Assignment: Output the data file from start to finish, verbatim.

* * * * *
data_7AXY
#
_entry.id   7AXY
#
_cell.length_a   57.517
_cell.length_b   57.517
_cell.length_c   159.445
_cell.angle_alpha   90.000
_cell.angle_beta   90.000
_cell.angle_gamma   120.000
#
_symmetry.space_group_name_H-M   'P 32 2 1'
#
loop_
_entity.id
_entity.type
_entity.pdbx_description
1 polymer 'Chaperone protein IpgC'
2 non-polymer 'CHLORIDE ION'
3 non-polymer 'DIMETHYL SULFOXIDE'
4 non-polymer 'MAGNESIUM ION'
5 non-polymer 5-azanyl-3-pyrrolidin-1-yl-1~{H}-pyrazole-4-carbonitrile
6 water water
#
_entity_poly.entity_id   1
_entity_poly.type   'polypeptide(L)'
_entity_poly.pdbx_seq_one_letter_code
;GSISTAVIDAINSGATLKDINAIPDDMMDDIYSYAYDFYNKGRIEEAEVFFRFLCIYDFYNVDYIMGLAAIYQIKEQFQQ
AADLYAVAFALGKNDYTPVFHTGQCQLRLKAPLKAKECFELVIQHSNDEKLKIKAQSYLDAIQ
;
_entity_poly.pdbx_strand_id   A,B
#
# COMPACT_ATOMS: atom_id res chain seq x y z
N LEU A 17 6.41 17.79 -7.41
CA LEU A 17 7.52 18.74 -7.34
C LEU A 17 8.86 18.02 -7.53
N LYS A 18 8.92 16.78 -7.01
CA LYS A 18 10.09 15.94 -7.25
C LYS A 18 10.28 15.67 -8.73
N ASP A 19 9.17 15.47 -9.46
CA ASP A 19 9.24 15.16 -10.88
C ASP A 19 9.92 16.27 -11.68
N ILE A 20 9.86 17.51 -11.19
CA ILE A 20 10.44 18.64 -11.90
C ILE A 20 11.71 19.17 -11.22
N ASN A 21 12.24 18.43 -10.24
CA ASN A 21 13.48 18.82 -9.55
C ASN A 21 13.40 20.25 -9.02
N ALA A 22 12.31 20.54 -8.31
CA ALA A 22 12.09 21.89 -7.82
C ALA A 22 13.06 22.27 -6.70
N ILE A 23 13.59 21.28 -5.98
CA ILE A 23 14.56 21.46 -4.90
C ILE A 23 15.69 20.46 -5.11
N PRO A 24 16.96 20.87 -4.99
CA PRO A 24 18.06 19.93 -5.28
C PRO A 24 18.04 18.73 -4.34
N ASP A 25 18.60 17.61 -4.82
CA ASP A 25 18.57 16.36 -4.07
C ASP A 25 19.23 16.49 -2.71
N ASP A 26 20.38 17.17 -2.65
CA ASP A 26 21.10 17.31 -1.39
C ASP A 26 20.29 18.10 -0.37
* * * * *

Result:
data_7AXY
#
_entry.id   7AXY
#
_cell.length_a   57.517
_cell.length_b   57.517
_cell.length_c   159.445
_cell.angle_alpha   90.000
_cell.angle_beta   90.000
_cell.angle_gamma   120.000
#
_symmetry.space_group_name_H-M   'P 32 2 1'
#
loop_
_entity.id
_entity.type
_entity.pdbx_description
1 polymer 'Chaperone protein IpgC'
2 non-polymer 'CHLORIDE ION'
3 non-polymer 'DIMETHYL SULFOXIDE'
4 non-polymer 'MAGNESIUM ION'
5 non-polymer 5-azanyl-3-pyrrolidin-1-yl-1~{H}-pyrazole-4-carbonitrile
6 water water
#
_entity_poly.entity_id   1
_entity_poly.type   'polypeptide(L)'
_entity_poly.pdbx_seq_one_letter_code
;GSISTAVIDAINSGATLKDINAIPDDMMDDIYSYAYDFYNKGRIEEAEVFFRFLCIYDFYNVDYIMGLAAIYQIKEQFQQ
AADLYAVAFALGKNDYTPVFHTGQCQLRLKAPLKAKECFELVIQHSNDEKLKIKAQSYLDAIQ
;
_entity_poly.pdbx_strand_id   A,B
#
# COMPACT_ATOMS: atom_id res chain seq x y z
N LEU A 17 6.41 17.79 -7.41
CA LEU A 17 7.52 18.74 -7.34
C LEU A 17 8.86 18.02 -7.53
N LYS A 18 8.92 16.78 -7.01
CA LYS A 18 10.09 15.94 -7.25
C LYS A 18 10.28 15.67 -8.73
N ASP A 19 9.17 15.47 -9.46
CA ASP A 19 9.24 15.16 -10.88
C ASP A 19 9.92 16.27 -11.68
N ILE A 20 9.86 17.51 -11.19
CA ILE A 20 10.44 18.64 -11.90
C ILE A 20 11.71 19.17 -11.22
N ASN A 21 12.24 18.43 -10.24
CA ASN A 21 13.48 18.82 -9.55
C ASN A 21 13.40 20.25 -9.02
N ALA A 22 12.31 20.54 -8.31
CA ALA A 22 12.09 21.89 -7.82
C ALA A 22 13.06 22.27 -6.70
N ILE A 23 13.59 21.28 -5.98
CA ILE A 23 14.56 21.46 -4.90
C ILE A 23 15.69 20.46 -5.11
N PRO A 24 16.96 20.87 -4.99
CA PRO A 24 18.06 19.93 -5.28
C PRO A 24 18.04 18.73 -4.34
N ASP A 25 18.60 17.61 -4.82
CA ASP A 25 18.57 16.36 -4.07
C ASP A 25 19.23 16.49 -2.71
N ASP A 26 20.38 17.17 -2.65
CA ASP A 26 21.10 17.31 -1.39
C ASP A 26 20.29 18.10 -0.37